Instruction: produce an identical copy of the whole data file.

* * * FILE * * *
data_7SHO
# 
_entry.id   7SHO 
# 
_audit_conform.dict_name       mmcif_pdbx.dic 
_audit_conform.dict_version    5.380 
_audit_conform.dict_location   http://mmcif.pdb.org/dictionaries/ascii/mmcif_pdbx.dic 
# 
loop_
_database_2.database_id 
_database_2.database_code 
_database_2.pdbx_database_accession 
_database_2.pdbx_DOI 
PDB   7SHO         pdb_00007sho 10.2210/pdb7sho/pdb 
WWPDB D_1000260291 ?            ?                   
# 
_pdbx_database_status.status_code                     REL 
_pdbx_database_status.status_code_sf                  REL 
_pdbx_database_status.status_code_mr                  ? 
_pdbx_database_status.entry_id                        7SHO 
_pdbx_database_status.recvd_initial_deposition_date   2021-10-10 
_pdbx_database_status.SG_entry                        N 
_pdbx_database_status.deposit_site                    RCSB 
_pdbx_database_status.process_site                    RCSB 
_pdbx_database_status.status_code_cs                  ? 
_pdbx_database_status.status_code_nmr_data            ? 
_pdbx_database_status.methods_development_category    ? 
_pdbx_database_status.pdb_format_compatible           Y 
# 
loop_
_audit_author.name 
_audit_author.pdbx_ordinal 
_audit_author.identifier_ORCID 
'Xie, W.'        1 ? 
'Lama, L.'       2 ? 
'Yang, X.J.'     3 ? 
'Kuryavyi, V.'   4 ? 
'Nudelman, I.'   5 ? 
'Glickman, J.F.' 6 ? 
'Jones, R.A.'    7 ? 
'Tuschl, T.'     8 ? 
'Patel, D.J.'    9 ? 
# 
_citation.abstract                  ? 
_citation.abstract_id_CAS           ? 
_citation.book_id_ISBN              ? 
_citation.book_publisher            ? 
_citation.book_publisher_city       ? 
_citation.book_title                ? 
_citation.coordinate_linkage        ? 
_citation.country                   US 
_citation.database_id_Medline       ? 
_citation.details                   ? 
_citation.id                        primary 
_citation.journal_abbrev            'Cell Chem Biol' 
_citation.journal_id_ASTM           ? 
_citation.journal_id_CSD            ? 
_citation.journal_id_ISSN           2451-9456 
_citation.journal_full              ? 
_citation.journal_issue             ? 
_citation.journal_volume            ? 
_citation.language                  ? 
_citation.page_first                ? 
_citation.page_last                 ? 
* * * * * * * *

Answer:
data_7SHO
# 
_entry.id   7SHO 
# 
_audit_conform.dict_name       mmcif_pdbx.dic 
_audit_conform.dict_version    5.380 
_audit_conform.dict_location   http://mmcif.pdb.org/dictionaries/ascii/mmcif_pdbx.dic 
# 
loop_
_database_2.database_id 
_database_2.database_code 
_database_2.pdbx_database_accession 
_database_2.pdbx_DOI 
PDB   7SHO         pdb_00007sho 10.2210/pdb7sho/pdb 
WWPDB D_1000260291 ?            ?                   
# 
_pdbx_database_status.status_code                     REL 
_pdbx_database_status.status_code_sf                  REL 
_pdbx_database_status.status_code_mr                  ? 
_pdbx_database_status.entry_id                        7SHO 
_pdbx_database_status.recvd_initial_deposition_date   2021-10-10 
_pdbx_database_status.SG_entry                        N 
_pdbx_database_status.deposit_site                    RCSB 
_pdbx_database_status.process_site                    RCSB 
_pdbx_database_status.status_code_cs                  ? 
_pdbx_database_status.status_code_nmr_data            ? 
_pdbx_database_status.methods_development_category    ? 
_pdbx_database_status.pdb_format_compatible           Y 
# 
loop_
_audit_author.name 
_audit_author.pdbx_ordinal 
_audit_author.identifier_ORCID 
'Xie, W.'        1 ? 
'Lama, L.'       2 ? 
'Yang, X.J.'     3 ? 
'Kuryavyi, V.'   4 ? 
'Nudelman, I.'   5 ? 
'Glickman, J.F.' 6 ? 
'Jones, R.A.'    7 ? 
'Tuschl, T.'     8 ? 
'Patel, D.J.'    9 ? 
# 
_citation.abstract                  ? 
_citation.abstract_id_CAS           ? 
_citation.book_id_ISBN              ? 
_citation.book_publisher            ? 
_citation.book_publisher_city       ? 
_citation.book_title                ? 
_citation.coordinate_linkage        ? 
_citation.country                   US 
_citation.database_id_Medline       ? 
_citation.details                   ? 
_citation.id                        primary 
_citation.journal_abbrev            'Cell Chem Biol' 
_citation.journal_id_ASTM           ? 
_citation.journal_id_CSD            ? 
_citation.journal_id_ISSN           2451-9456 
_citation.journal_full              ? 
_citation.journal_issue             ? 
_citation.journal_volume            ? 
_citation.language                  ? 
_citation.page_first                ? 
_citation.page_last                 ? 